Wednesday, April 03, 2002

Labels, Categories, and Catholicism

Following up on things I've alluded to below...

As I've developed my understanding of Catholicism, I've come to the realization that many of the terms people use to identify and situate themselves and others within the Church are woefully inadequate and in many cases more harmful than helpful. Let me explain...

One must begin by recognizing two things about the Catholic Church: 1. The Church sees truth as absolute and timeless; what was true yesterday remains true today, tomorrow, next year, and next millenium; 2. The Church sees herself as being charged by Christ as guardian and teacher of those truths which pertain to religious and moral issues.

What this means is this: to be a Catholic is to hold to these two things (among others, of course), and therefore to be a Catholic is to hold to whatever the Church teaches. Where the Church is silent, we are free to hold a number of opinions (e.g. the relationship between grace and free will; see the 16th-17th century controversy between the Jesuits and Dominicans). We are also free to hold to a number of opinions and work to change (or maintain) the status quo on those things which are not doctrinal in nature, e.g. the language of the liturgy and priestly celibacy.

Where the Church has spoken, however, a Catholic gives assent of the mind and will; this is seen in Vatican II's Dogmatic Constitution on the Church, Lumen Gentium which in article 14 describes the Catholic faithful this way: "They are fully incorporated in the society of the Church who, possessing the Spirit of Christ accept her entire system and all the means of salvation given to her, and are united with her as part of her visible bodily structure and through her with Christ, who rules her through the Supreme Pontiff and the bishops" (emphasis added).

Unfortunately, all too many people today are Cafeteria Catholics: they pick and choose which doctrines they wish to believe and which they don't, and yet appropriate to themselves the label Catholic, although the above quote from Vatican II indicates that to be a Catholic means to accept the entire system of the Church.

The problem comes in at this point: this sort of person considers themselves to be a "liberal Catholic", and refers to those who assent to the Church's teachings as "conservative Catholics", and the latter all too often accept and use the same terms. This conveys the idea that one can willingly and consciously reject doctrines taught by the Church and still be called Catholic, that they hold to one "brand" of Catholicism among others. According to the entire history and teaching of the Church herself (as well as common sense), this simply is not possible.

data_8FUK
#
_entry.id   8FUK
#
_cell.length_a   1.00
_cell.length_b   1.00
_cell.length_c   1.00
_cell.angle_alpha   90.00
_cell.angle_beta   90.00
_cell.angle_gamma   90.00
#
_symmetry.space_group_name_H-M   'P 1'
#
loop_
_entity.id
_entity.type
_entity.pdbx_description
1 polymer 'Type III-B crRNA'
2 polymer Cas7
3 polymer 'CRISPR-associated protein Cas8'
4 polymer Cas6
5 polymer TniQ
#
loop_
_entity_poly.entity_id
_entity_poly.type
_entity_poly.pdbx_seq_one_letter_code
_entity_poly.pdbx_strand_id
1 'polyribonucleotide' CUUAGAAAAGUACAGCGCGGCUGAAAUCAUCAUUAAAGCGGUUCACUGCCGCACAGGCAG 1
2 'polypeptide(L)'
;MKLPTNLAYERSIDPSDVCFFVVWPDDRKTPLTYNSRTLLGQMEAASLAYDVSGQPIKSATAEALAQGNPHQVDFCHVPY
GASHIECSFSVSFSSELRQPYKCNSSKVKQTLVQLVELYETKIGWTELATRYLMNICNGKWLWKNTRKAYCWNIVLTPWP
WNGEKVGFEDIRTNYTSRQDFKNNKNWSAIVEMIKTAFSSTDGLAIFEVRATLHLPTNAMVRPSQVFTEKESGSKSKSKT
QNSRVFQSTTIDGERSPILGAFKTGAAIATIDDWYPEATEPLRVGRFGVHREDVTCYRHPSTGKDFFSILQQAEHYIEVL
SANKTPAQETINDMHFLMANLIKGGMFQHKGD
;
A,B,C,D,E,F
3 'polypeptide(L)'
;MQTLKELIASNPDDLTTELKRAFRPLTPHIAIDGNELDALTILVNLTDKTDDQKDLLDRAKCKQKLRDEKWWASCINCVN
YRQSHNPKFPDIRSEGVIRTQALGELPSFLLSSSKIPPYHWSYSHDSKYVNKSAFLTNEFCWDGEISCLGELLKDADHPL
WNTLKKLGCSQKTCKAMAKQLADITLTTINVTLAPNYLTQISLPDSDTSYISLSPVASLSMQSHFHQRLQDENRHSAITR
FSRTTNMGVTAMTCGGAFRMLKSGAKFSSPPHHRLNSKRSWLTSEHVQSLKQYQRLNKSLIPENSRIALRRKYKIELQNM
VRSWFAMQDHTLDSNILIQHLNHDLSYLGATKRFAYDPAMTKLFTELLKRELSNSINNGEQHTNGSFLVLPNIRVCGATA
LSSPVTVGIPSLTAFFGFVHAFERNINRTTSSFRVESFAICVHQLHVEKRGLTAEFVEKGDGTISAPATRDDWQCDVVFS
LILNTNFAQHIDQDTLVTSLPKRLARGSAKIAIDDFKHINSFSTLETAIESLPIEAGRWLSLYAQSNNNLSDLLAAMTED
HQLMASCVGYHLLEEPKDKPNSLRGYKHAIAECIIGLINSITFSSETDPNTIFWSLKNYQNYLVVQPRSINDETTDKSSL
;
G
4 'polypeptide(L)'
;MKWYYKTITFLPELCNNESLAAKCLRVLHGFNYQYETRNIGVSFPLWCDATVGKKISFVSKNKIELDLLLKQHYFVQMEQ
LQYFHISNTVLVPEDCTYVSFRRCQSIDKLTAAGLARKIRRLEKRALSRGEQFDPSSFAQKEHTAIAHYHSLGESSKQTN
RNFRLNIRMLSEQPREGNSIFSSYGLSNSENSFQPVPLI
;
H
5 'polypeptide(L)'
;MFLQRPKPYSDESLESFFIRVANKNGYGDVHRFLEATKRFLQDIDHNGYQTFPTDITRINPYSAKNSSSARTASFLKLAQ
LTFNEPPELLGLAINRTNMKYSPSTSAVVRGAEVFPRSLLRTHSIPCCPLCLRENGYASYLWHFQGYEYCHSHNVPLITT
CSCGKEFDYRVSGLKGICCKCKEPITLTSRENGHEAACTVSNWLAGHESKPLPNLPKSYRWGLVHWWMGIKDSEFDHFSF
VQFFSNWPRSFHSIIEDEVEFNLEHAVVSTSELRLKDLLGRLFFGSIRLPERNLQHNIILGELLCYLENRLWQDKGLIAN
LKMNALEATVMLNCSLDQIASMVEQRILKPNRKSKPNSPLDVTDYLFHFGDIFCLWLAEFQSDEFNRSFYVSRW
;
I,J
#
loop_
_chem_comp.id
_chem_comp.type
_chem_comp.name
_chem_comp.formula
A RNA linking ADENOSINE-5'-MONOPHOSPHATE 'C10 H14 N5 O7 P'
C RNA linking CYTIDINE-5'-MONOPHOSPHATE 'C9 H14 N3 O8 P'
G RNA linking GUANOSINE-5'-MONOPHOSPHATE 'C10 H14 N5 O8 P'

Lest anyone think that labels are a problem confined to "liberals", though, let me point out the following: people who are self-described as "traditionalist Catholics" or even "true Catholics" (check out this website) are just as guilty of buying from the cafeteria (I am often more frustrated by these sorts than by the opposite, in fact, as they seek to make their own disciplinary preferences normative for all Catholics); to be Catholic requires at a minimum what the previous quote from Lumen Gentium tells us, which includes union with the Pope and bishops.

In other words, any authentically "real" Catholic is an orthodox Catholic: one who holds to all the teachings of the Catholic Church. Let there be no confusion, though: orthodoxy is not a point, but is a range; as stated above, there is room for a number of opinions, on those things which the Church has not settled and on disciplinary matters.

All of this is spelled out in a way much better than mine in Cardinal Francis George's article "How Liberalism Falls the Church" in the Nov. 19, 1999 issue of Commonweal After pointing out the inadequacies of "liberal" and "conservative" Catholicism, he argues for what he aptly terms "simply Catholicism". I highly recommend that anyone who has made it to this point in my ramblings read the Cardinal's article, or at least the "cliff notes" version provided by Fr. Bevil Bramwell.

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